Marc Landis is entering his sixth year as the managing partner of New York-based Phillips Nizer LLP, a 75-lawyer firm founded in 1926 by attorneys Louis Phillips and Louis Nizer.
The Second Circuit on Wednesday refused to revive a stock-drop suit accusing Kimberly-Clark Corp. of lying about the quality of a surgical gown line, agreeing with a district court that the investor couldn't show executives knew about alleged faulty quality and lied about it.
A Manhattan federal court affirmed a $3 million arbitration award against a highway and bridge contractor for making deficient payments to various carpenters union benefit funds.
Prism Multifamily Group has reportedly paid $53.5 million for two Florida apartment buildings, Acore Capital is said to have loaned $133 million for a Manhattan condo project and RFR has reportedly sold most of its stake in the Lever House in Manhattan.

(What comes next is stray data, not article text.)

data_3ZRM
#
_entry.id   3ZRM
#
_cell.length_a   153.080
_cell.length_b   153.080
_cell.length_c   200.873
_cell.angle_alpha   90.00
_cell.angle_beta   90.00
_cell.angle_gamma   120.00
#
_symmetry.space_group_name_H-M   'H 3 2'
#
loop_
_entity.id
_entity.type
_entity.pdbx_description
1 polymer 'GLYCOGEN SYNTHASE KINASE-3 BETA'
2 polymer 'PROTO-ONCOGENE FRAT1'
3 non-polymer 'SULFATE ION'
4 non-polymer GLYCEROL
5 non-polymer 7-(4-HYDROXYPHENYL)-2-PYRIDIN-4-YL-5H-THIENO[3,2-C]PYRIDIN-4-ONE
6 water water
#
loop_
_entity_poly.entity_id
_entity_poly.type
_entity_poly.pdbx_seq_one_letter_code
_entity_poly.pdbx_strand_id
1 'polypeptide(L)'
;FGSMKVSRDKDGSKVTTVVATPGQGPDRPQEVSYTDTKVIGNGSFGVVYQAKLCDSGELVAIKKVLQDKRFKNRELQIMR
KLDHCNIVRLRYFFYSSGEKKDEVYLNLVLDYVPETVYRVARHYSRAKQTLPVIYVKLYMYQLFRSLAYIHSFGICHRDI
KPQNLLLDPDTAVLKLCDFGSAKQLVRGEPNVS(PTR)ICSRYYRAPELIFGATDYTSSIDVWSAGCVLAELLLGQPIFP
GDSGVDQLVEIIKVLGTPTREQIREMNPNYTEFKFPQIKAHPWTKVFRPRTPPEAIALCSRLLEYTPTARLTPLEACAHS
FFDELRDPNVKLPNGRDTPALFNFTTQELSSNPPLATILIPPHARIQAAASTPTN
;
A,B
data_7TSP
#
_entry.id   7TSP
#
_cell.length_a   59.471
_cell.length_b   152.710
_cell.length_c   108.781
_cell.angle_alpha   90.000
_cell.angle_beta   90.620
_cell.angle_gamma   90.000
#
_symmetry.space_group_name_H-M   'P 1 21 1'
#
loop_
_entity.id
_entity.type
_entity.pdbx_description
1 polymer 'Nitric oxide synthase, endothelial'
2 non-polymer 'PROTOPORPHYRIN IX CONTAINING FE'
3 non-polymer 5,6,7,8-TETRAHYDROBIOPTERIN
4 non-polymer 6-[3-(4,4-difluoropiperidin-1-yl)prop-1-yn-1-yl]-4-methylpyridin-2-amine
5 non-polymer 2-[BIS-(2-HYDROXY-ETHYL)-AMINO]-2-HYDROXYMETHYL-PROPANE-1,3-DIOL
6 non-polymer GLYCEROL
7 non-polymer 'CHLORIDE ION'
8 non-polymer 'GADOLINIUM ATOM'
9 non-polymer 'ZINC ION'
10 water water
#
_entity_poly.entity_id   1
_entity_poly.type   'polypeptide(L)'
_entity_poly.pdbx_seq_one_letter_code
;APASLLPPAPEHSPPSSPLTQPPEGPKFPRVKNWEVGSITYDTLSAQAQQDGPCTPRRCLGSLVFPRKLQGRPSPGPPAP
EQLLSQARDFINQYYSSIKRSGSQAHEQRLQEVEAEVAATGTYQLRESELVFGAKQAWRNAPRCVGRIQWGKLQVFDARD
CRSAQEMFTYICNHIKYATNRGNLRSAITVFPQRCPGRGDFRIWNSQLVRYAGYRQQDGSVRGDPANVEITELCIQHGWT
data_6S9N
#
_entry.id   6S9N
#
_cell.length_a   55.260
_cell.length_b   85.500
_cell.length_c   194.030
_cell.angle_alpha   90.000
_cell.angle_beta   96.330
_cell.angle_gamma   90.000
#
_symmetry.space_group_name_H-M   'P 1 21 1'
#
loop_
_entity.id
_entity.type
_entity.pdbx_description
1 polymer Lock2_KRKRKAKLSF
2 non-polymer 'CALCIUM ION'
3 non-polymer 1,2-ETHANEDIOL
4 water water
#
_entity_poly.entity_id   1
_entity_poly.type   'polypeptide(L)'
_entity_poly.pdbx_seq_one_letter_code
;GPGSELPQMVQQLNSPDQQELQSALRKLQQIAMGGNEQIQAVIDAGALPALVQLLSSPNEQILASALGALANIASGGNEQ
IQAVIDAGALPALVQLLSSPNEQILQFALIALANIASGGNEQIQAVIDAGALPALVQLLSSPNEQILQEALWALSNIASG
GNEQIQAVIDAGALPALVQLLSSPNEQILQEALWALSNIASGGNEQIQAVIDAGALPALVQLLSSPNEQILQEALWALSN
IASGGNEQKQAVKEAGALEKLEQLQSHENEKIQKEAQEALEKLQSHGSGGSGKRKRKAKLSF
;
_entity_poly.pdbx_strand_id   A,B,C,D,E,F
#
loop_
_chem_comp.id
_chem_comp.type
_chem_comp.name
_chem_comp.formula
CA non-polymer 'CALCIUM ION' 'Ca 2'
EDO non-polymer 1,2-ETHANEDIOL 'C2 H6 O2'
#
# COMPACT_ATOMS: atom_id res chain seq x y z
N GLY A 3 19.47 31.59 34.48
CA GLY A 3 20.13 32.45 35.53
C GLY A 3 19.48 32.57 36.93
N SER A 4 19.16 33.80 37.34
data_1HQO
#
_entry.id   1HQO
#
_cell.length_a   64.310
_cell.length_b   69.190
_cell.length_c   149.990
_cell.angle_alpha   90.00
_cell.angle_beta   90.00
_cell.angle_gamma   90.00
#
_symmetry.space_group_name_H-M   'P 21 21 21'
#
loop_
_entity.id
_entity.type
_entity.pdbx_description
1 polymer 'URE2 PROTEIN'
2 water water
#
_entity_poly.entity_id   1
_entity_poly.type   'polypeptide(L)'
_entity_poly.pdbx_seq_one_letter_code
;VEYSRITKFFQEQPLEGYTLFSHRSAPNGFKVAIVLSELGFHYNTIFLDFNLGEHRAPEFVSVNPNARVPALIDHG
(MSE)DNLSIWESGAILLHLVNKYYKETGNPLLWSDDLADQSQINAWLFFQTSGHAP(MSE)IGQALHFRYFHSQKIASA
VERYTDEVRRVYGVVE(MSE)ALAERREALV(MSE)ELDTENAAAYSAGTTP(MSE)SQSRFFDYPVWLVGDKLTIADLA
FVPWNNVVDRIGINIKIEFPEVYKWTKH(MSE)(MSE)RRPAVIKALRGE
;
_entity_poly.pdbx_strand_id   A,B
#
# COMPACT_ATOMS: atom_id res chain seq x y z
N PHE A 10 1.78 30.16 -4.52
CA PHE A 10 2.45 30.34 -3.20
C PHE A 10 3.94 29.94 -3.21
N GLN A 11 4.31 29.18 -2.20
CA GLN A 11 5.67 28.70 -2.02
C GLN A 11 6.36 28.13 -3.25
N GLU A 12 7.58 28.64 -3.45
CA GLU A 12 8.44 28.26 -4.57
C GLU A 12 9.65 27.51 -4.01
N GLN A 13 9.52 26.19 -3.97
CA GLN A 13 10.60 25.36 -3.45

As the economy reopens, sports leagues planning to bring back games with fans in attendance will need to weigh not only important health and safety issues but also the accompanying business and legal risks, say Christopher Conniff and Nicholas Macri at Ropes & Gray.
While pulling off an effective summer associate program this year will be no easy feat, law firms' investments in their future attorneys should be considered necessary even during this difficult time, says Summer Eberhard at Major Lindsey.
Attorneys at WilmerHale analyze Securities Act complaints against companies that went public immediately prior to and during the COVID-19-induced market volatility, providing preliminary insights into whether, when and on what basis recent issuers are facing securities litigation.